News

03-03-2015

That Sugar Film has been released for cinemas and the tie-in book became a best seller. Australian actor, Damon Gameau follows a diet without refined sugars and processed foods and then during the entertaining documentary, eats the equivalent of 40 teaspoons of sugar daily over 60 days, documenting his health effects and state of mind. The film gives sugar a similar treatment to that given to McDonalds by Morgan Spurlock in Supersize Me 10 years ago.

Damon only eats foods that are considered healthy, but containing a high percentage of hidden sugars. He does not consume sugar as confectionary or soft-drink during the experiment. An example of his breakfast is a glass of apple-juice, a bowl of Just Right cereal and a low fat flavoured yoghurt.The effects are dramatic, having consumed the equivalent of almost 2500 teaspoons of sugar during the 60days, within 3 weeks he had developed fatty liver changes on testing and his weight ballooned.

As a criticism of the film, he consumes sugar at an extremely high level, and as a considerable amount of liquid. Research generally suggest the "average" Australian consumes more like 26 - 30 spoons of sugar daily, still a high level however. He also does not appear to eat any salads, whole fruit, wholegrain or vegetables during the film. The overall anti-sugar message overwhelms the note made at the end, that it may have been the  combination of refined carbohydrates and fats in his foods that were responsible for the adverse health effects found.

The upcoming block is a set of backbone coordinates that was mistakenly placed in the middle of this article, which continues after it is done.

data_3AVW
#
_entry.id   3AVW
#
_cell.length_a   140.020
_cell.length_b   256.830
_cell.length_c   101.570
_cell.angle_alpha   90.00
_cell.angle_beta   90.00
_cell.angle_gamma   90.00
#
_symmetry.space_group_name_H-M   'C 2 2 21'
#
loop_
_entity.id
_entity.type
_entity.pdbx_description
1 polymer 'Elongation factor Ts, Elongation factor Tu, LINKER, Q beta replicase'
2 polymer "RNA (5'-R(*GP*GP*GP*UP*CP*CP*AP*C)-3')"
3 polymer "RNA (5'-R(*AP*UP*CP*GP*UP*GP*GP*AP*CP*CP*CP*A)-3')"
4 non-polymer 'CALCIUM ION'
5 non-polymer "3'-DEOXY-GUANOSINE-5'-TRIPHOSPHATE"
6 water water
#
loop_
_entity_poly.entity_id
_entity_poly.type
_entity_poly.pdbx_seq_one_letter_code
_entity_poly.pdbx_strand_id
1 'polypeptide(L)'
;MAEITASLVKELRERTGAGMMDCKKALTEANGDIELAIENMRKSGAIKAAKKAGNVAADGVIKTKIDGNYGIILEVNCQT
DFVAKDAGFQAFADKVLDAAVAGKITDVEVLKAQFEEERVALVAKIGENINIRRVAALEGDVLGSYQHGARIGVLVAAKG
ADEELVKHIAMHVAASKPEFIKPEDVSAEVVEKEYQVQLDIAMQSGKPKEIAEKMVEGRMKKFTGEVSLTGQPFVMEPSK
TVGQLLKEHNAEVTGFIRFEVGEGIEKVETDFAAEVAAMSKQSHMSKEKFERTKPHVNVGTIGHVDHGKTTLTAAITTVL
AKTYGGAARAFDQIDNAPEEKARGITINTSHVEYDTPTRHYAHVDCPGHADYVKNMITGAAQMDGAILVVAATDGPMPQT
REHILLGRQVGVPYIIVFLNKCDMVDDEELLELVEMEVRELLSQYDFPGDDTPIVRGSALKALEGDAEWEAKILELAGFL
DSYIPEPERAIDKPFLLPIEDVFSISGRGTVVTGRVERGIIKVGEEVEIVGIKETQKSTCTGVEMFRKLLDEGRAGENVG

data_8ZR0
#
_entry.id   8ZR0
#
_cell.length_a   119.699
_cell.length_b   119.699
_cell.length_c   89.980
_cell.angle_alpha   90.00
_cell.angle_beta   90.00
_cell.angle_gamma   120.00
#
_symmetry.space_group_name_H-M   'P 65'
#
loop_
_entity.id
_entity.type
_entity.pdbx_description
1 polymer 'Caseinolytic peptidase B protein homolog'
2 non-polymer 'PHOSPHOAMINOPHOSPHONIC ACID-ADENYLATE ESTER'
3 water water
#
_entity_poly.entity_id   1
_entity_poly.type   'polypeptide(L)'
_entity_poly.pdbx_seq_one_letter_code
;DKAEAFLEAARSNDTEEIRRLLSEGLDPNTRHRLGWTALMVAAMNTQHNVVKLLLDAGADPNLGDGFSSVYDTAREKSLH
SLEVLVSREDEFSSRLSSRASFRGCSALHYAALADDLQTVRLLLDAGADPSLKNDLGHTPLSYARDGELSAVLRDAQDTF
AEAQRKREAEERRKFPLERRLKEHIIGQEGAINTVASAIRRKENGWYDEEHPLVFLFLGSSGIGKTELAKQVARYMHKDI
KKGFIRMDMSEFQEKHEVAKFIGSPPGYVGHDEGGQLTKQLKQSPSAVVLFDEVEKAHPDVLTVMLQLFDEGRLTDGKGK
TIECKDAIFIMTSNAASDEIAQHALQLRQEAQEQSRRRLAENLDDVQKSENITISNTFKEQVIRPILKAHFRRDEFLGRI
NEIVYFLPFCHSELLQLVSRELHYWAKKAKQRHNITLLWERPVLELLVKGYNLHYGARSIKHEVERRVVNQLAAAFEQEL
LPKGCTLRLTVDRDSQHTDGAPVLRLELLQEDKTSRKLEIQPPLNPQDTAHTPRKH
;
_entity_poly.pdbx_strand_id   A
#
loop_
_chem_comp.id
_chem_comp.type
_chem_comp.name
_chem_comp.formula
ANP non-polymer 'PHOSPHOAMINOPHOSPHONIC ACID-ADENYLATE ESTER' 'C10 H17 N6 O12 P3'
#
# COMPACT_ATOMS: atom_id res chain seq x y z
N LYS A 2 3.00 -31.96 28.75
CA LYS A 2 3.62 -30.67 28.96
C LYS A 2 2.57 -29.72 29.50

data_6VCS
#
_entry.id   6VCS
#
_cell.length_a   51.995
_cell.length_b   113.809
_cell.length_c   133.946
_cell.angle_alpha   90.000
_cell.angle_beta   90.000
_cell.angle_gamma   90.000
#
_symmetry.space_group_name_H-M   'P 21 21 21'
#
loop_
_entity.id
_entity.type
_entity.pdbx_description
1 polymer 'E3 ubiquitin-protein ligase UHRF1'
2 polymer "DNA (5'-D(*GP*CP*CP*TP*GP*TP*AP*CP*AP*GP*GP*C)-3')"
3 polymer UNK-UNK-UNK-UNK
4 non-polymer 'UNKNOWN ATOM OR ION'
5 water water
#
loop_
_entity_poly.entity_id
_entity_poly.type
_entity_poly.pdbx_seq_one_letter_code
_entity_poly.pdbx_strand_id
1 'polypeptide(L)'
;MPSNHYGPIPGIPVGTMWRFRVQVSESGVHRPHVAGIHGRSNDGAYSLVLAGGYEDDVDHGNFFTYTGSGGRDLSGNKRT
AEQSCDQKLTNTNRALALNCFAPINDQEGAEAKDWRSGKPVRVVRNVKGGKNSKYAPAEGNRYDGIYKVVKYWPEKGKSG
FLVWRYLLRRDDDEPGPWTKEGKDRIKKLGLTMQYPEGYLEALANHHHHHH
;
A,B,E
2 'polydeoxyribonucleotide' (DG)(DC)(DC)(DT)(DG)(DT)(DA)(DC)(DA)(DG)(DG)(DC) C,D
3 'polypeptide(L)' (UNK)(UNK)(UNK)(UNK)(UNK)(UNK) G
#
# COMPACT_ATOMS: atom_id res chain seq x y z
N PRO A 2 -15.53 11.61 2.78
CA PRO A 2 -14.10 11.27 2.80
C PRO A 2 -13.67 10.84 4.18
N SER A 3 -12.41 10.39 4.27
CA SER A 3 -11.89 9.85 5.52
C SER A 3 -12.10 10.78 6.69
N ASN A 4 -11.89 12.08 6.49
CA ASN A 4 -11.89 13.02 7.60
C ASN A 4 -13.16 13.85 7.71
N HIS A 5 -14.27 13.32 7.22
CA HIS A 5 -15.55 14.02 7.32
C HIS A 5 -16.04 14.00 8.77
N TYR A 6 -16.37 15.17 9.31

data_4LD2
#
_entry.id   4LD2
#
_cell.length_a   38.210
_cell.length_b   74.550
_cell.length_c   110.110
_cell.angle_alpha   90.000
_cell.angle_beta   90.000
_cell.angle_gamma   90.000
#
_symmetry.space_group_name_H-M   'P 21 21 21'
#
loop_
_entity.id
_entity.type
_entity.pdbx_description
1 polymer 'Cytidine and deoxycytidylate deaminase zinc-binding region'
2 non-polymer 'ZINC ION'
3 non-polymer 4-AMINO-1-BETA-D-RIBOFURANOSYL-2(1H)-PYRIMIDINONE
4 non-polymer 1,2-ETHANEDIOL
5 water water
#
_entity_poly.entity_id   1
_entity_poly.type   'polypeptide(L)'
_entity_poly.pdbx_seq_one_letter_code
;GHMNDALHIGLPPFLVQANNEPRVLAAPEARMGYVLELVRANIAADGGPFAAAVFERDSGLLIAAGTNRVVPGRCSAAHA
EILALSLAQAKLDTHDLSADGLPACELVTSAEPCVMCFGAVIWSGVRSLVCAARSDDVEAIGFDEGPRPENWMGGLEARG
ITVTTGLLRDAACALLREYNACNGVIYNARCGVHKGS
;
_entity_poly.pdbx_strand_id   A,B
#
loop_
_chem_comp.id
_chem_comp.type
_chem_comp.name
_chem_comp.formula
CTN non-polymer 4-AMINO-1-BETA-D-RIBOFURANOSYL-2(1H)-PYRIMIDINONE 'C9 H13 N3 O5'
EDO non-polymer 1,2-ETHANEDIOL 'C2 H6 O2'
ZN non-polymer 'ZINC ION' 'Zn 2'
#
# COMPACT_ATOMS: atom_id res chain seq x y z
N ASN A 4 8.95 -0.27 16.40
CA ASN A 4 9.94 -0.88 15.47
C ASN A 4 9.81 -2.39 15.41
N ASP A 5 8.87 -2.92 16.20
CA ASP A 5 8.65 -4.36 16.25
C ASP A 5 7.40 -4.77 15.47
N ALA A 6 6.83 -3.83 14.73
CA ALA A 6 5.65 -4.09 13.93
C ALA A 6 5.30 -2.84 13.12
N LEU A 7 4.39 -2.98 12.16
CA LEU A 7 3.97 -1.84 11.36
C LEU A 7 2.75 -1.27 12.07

The World Health Organisation Draft Guidelines for healthy eating suggest that sugars should be less than 10% of daily total energy intake ( 12 teaspoons or 48-50g) with additional benefit if reduced to less than 5% of total energy( 6 teaspoons daily) The limits apply to all mono-saccharides (fructose, glucose) and disaccharides ( sucrose, or table sugar) added to food as well as those naturally occurring in fruit juices, fruit concentrate, honey and syrups.

Nutritional guidelines do not view sugar as a dangerous toxin, responsible for an obesity and diabetes epidemic and needing to be eliminated from our diets. We currently over-consume sugar and need to reduce our intake to under a half of the current amount eaten daily. Added sugar has no nutrient value apart from its function as a carbohydrate. Small amounts can compliment a healthy diet. A small amount of honey makes whole-grains taste  better and fresh whole fruit is a satisfying dessert and easy snack, it contributes to daily fibre intake and assists digestive function.

Focusing on sugar alone , overlooks the combination contained in processed foods of sugar with unhealthy fats, additives and starches. The result is high in kilojoules, high in GI, low in fibre and easy to overeat.

Food labels can be complicated and difficult to interpret, one option is to chose to eat food as close to their natural state as possible, those that have no labels required, including the recommended two servings of fruit daily.

references :

eatforhealth.gov.au

who.int - draft sugar guidelines transcript

sugarscience.com

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